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Tony B
04-12-2014, 05:46 AM
I bought 4 new fuel tanks recently. The typical Wally World 5 gal. plastic gas jugs so I can carry an emergency supply of about 16 gals.
I use gasoline. The new tanks do not have vents. Great idea, no fumes escape - initially. Looks like all of the fumes will escape at the same time when the tanks explode from the pressure inside. These things really bloat.
QUESTION: Is it safe to assume that there is some form of pressure relief if the internal pressure should get real high?

Ike
04-13-2014, 07:45 PM
No it is not. store them out of the sun in a well ventilated place. loosen the cap occasionally.

BananaTom
04-14-2014, 06:19 AM
I keep 75 gallons in my shed, in those red plastic cans. For emergency generator usage at the house.

They do expand and contract allot.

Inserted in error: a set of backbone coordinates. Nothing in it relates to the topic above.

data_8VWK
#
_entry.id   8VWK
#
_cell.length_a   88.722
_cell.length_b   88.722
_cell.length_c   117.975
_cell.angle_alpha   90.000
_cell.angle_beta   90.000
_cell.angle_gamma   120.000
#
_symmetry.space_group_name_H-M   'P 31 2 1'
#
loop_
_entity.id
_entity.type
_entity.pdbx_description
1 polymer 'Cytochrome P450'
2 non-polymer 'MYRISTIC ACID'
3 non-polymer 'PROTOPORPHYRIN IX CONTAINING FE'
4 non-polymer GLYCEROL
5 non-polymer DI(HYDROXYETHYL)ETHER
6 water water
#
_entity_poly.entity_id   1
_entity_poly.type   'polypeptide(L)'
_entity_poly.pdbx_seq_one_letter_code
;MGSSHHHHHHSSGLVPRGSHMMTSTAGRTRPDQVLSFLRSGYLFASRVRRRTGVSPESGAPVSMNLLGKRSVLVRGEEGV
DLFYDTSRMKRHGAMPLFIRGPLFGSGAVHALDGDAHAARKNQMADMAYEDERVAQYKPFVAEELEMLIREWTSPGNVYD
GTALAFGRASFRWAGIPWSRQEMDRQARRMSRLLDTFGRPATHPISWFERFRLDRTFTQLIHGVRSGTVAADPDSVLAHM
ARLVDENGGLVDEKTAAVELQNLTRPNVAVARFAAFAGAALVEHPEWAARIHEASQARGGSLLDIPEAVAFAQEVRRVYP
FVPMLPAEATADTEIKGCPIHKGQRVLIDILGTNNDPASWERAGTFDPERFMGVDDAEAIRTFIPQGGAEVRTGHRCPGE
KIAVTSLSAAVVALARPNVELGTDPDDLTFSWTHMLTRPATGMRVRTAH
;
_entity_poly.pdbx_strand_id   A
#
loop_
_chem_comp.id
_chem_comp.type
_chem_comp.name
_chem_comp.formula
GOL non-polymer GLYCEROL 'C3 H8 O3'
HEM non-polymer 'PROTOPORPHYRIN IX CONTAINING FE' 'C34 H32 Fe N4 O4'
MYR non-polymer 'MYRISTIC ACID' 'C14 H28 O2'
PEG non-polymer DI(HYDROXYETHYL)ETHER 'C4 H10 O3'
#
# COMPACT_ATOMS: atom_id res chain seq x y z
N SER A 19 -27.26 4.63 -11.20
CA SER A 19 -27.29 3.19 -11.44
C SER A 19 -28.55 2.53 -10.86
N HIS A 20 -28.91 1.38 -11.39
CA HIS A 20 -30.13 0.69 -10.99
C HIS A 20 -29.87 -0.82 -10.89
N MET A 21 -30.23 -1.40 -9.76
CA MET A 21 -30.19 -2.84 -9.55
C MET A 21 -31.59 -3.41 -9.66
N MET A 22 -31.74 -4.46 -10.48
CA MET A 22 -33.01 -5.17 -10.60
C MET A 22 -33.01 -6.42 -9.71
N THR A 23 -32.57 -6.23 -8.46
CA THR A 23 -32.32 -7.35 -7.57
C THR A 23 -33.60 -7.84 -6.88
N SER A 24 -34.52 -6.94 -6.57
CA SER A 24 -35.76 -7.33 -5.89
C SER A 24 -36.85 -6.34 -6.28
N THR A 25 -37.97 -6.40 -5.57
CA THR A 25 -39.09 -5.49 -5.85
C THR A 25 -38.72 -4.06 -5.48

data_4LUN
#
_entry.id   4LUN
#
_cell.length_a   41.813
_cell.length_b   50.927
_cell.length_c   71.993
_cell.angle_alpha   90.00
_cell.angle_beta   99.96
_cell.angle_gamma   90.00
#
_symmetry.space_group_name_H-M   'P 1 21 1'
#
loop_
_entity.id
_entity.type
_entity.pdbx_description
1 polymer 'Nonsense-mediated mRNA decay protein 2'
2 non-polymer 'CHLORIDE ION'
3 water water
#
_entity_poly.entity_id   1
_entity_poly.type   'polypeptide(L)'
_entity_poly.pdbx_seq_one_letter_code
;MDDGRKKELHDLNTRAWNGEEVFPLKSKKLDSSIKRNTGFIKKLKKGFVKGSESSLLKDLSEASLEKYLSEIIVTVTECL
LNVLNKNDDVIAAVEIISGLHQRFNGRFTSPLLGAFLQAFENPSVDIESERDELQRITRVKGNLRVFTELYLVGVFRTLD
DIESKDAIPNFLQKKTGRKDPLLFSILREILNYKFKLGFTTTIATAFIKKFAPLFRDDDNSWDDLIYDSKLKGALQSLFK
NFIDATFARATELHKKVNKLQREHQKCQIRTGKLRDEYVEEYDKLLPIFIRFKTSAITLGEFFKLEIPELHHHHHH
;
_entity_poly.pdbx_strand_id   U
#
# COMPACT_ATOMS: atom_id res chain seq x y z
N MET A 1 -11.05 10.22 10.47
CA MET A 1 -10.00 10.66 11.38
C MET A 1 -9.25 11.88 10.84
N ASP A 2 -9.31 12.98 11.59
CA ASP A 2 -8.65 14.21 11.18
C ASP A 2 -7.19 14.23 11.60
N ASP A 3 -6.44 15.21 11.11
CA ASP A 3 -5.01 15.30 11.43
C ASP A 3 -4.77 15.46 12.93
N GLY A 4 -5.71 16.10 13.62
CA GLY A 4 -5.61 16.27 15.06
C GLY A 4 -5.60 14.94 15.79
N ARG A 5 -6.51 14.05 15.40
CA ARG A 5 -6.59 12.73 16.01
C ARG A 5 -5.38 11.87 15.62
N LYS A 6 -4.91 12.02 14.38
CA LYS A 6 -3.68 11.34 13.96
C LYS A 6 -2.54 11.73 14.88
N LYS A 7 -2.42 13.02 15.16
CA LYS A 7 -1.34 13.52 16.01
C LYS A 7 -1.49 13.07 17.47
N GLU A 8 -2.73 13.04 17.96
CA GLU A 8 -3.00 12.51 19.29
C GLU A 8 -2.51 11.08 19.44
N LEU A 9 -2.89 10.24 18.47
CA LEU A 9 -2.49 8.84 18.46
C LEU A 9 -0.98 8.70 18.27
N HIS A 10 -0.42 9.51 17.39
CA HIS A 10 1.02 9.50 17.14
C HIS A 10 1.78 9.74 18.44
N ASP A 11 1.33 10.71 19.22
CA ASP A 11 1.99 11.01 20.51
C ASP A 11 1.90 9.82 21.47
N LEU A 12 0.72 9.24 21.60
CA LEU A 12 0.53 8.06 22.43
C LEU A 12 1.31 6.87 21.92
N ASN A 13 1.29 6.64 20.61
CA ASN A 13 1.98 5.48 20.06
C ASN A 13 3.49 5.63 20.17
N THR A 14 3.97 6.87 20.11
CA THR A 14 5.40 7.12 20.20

When they expand, I let the air / pressure out, and then recap them.

Then they no longer "bloat", but instead get "skinny"

GoVols
04-14-2014, 06:22 AM
I have 4 of them as well. When they're empty, I leave the cap on loosely to prevent them from getting skinny. When skinny, they hold less fuel whenever I try to refill them. Mine don't hold gas long b/c I usually dump it in the boat once I get to the dock.

Stmbtwle
04-14-2014, 09:57 AM
If they expand and contract enough, eventually they will develop cracks in the plastic and the most volatile parts of the gas will leak out. BTDT. What's left will make for a hard-starting engine. Keep them in the shade as much as possible, but DON'T put them in the cabin or engine room.

I'd go with Vols, whenever you refuel, put any gas from the cans into your tank and then refill the cans, so it stays fresh. I think you're better off NOT venting them.